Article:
When spouses are facing the possibility that they will not be able to conceive a child, here are five ways they can remain faithful to one another and to their beliefs -- whatever the outcome of their infertility journey.
Deciding to have a child is life changing.
There is so much to think about as you plan to start a family. What will it cost to feed and clothe a child? Who will work and who will stay home? What about college? What essential childhood experiences do you wish to provide for your child?
But there is one topic that almost never comes up.
What if we cannot conceive?
Through all of the planning, the discussions and prayers, the excitement and fear, most couples do not consider the possibility that they will be among the one in eight American couples who cannot naturally conceive. Infertility interrupts life and often sends couples into a years-long struggle. Infertility becomes tests marriages, faith, and even ethics — and few couples are prepared to face that.
Fortunately, when a couple is facing the possibility that they will not be able to conceive a child, there are ways the partners can remain faithful to one another and their beliefs, whatever the outcome of their infertility journey. Here are five tips:
1. Take equal ownership.
Despite the common portrayal of dads in sitcoms, most fathers want to be involved in their kids’ lives and are equally as capable of parenting as are their wives. God gave men and women equally important roles in raising children.
However, when it comes to infertility, it can seem like a woman’s world. Yes, more than half of infertility involves medical issues that afflict women. But that doesn’t mean men should feel that they are just going along for the ride. To do so would be to abdicate an important job!
Whoever is the healthy spouse has just as big a role to play. It is not just a supporting role, but instead involves helping to make decisions, ask questions, pray, and look out for the partner who is undergoing treatment.
2. Put it in perspective.
When it seems that everyone else is easily having children, it can feel like infertility is some kind of divine punishment. In dark moments, it is easy to wonder if God is actually cursing us.
It’s okay to experience emotions related to your struggle. But it is also important to keep things in perspective. Infertility has been part of humanity from the very beginning, and when it occurs in the Bible, there is usually no connection to divine anger. Remember that Rachel was infertile while her sister, Leah, got pregnant easily. And then the tables were turned on the sisters. But God never explains that one woman did something to deserve children and the other did not.
3. Figure out the end-game scenario.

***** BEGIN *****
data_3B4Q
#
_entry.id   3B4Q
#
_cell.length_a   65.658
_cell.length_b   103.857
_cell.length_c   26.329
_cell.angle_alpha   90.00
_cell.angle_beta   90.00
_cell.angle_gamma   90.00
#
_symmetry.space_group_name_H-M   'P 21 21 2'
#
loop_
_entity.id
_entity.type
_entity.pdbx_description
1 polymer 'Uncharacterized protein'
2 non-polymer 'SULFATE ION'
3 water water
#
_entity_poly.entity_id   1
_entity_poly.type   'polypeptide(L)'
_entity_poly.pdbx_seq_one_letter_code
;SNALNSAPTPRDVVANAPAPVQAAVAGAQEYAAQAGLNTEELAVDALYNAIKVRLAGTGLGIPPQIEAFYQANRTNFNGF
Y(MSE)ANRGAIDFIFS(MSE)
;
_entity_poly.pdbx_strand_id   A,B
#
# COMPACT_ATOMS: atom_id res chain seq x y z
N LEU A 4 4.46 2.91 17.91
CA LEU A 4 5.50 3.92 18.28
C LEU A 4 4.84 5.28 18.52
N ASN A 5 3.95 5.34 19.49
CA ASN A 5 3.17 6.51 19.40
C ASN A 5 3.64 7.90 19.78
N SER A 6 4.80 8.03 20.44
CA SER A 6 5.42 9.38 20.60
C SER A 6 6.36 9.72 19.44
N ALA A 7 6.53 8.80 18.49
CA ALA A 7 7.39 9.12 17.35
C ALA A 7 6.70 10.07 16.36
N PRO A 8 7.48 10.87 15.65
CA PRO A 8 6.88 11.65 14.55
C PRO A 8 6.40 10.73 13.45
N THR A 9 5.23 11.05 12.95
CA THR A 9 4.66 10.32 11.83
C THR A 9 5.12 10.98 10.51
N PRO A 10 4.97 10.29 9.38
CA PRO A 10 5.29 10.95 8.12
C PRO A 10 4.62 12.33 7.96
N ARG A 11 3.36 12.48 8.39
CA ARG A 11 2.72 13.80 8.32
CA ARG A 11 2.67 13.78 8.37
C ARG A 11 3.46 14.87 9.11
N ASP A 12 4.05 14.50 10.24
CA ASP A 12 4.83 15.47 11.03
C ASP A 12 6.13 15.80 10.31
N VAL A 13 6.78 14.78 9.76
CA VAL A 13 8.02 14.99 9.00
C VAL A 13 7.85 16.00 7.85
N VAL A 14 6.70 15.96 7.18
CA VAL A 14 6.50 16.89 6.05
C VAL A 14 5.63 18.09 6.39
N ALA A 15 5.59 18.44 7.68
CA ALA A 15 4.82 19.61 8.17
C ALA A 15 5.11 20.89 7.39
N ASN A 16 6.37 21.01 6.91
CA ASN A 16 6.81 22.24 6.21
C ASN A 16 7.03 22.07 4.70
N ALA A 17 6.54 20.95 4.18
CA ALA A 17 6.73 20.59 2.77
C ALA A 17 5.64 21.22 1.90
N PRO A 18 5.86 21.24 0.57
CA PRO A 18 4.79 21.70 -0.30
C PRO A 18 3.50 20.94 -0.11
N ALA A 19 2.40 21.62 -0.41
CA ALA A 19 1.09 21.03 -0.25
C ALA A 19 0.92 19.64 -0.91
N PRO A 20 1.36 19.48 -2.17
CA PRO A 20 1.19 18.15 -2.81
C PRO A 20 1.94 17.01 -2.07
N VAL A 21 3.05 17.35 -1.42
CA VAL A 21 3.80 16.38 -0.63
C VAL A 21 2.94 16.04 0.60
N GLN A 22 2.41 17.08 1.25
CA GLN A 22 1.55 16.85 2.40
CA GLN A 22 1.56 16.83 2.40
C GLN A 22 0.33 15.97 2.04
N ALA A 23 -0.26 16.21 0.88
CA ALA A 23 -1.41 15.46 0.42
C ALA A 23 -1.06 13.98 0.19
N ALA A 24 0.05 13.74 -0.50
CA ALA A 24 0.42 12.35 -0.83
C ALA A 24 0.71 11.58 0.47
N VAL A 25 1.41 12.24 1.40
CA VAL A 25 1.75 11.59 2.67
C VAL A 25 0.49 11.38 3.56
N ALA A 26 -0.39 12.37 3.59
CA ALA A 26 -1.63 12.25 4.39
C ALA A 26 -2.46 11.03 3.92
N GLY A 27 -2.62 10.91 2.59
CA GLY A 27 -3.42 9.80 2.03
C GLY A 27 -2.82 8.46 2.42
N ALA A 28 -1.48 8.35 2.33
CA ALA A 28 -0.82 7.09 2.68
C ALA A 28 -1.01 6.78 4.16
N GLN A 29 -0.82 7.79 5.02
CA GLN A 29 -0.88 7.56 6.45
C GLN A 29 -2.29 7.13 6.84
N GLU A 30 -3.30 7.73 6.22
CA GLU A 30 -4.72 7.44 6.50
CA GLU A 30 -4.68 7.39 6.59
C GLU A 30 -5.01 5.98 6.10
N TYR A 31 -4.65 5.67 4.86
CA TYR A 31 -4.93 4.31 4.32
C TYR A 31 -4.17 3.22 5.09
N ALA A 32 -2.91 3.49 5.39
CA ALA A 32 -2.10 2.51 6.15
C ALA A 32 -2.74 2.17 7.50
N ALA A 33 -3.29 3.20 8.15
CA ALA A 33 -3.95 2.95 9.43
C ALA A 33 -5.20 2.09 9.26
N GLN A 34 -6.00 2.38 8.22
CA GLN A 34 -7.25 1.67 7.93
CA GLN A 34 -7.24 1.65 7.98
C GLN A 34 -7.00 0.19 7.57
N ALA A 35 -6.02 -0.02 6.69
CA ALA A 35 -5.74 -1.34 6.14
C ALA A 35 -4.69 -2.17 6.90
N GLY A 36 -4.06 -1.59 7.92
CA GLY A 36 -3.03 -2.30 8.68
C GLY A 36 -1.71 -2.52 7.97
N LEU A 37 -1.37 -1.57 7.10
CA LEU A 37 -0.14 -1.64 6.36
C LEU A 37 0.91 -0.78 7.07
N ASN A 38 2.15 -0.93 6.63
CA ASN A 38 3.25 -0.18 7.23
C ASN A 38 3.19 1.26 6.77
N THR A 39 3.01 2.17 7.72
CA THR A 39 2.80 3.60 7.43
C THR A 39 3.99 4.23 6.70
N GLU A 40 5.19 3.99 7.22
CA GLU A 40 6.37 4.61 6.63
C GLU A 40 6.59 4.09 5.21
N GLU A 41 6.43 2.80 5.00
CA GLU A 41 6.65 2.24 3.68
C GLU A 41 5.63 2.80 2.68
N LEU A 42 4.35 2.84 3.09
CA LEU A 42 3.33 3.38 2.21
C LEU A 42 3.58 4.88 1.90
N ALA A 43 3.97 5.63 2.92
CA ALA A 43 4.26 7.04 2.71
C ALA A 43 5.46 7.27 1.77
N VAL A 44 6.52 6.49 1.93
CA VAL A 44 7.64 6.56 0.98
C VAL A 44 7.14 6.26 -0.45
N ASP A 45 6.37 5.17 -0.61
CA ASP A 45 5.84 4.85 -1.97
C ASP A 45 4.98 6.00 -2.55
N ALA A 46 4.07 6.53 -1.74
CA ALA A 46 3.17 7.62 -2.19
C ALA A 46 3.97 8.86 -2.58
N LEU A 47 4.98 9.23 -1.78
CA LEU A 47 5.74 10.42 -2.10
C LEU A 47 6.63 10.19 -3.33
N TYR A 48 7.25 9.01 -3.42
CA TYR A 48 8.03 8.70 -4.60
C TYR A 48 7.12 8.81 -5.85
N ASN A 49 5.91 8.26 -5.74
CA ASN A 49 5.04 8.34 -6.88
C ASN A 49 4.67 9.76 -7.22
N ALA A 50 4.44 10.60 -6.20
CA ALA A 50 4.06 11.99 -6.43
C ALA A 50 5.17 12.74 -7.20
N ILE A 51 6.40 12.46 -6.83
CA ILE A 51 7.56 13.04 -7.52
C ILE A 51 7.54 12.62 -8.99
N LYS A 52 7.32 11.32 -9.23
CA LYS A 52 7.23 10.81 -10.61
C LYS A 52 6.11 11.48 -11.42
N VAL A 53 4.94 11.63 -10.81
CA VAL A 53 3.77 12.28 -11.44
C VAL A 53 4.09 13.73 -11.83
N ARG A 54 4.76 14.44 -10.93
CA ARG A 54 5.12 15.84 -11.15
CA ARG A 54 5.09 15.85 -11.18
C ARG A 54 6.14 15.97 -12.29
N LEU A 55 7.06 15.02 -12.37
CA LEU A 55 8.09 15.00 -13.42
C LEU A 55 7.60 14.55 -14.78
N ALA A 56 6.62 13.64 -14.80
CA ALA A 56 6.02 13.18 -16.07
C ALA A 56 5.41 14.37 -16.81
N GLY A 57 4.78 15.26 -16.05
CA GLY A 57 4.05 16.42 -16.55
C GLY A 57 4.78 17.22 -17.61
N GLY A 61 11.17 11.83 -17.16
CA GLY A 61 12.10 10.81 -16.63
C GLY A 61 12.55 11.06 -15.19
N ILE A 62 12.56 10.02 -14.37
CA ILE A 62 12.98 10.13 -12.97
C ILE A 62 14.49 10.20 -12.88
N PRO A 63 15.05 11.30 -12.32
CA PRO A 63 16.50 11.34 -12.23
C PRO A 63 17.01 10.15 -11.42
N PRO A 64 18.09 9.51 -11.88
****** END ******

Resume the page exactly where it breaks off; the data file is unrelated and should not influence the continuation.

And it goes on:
Stepping into the world of infertility treatment can be disorienting, and the myriad options can be terrifying. Some couples are able to solve their issues with relative ease, while other couples need much more intensive medical intervention.
The problem with treatment is that nothing is guaranteed. There is no magic bullet that will promise a baby. Couples can endure round after round of failed treatment with nothing to show for it except for frayed emotions and possibly even deteriorated health. Every failed treatment beckons to the weary couple — just one more try.
That’s a dangerous place to be in — for your health and faith. Before getting to that point of desperation, it’s best if couples answer from the outset, What if this doesn’t work? A great strategy is for couples to agree on what they are willing to do, what is off the table, and what is plan “B” long before it happens. Making decisions in the midst of desperation will lead many couples to take treatment that would otherwise go against their consciences or good judgment.
4. Protect your marriage.
The most important tool we have been given to raise our children is our marriage. It is easy once a baby comes along for parents to stop paying much attention to one another. But most couples don’t realize that the same is true for couples going through infertility.
A couple needs to make marriage the top priority, or the marriage will deteriorate. Perhaps that looks like a husband who says, “Honey, you don’t have to go to that baby shower.” Or maybe it looks like a wife who quietly tells some friends at church, “My husband is having a really hard time, so it would be great if you didn’t ask questions right now.”
More than anything, protecting a marriage means maintaining your spouse as your most important ministry.
5. Never say, “Whatever it takes.”
Some couples desire children so much that they say they will do “whatever it takes.”
That is a dangerous idea.
Couples must be shrewd about treatment options, especially as they become more invasive. Among all available treatments, the most invasive, expensive, and ethically challenging is in-vitro fertilization. Any couple whose last option is in-vitro has plenty of questions to contend with: How many eggs will be fertilized? How many will be implanted? What will be done with the leftover embryos?
All of these questions cut to the heart of how a couple sees and values life.
There are ways to do in-vitro, and any treatment, ethically. But maybe that is not the path that should be taken. Perhaps adoption is a better idea. Some couples are even called to remain childless.
Whatever the path a couple decides to take is between the man, the woman, and God, and all can be equally fulfilling. But this result is only possible if the couple keeps focused on remaining faithful to God every step of the way. A struggle with infertility can actually bring a couple closer together, build faith, and reveal God in new ways — but only if men and women stop focusing on their frustration and keep their minds on being faithful.
It’s not “whatever it takes.” It’s “whatever God wants.”
By Matt Appling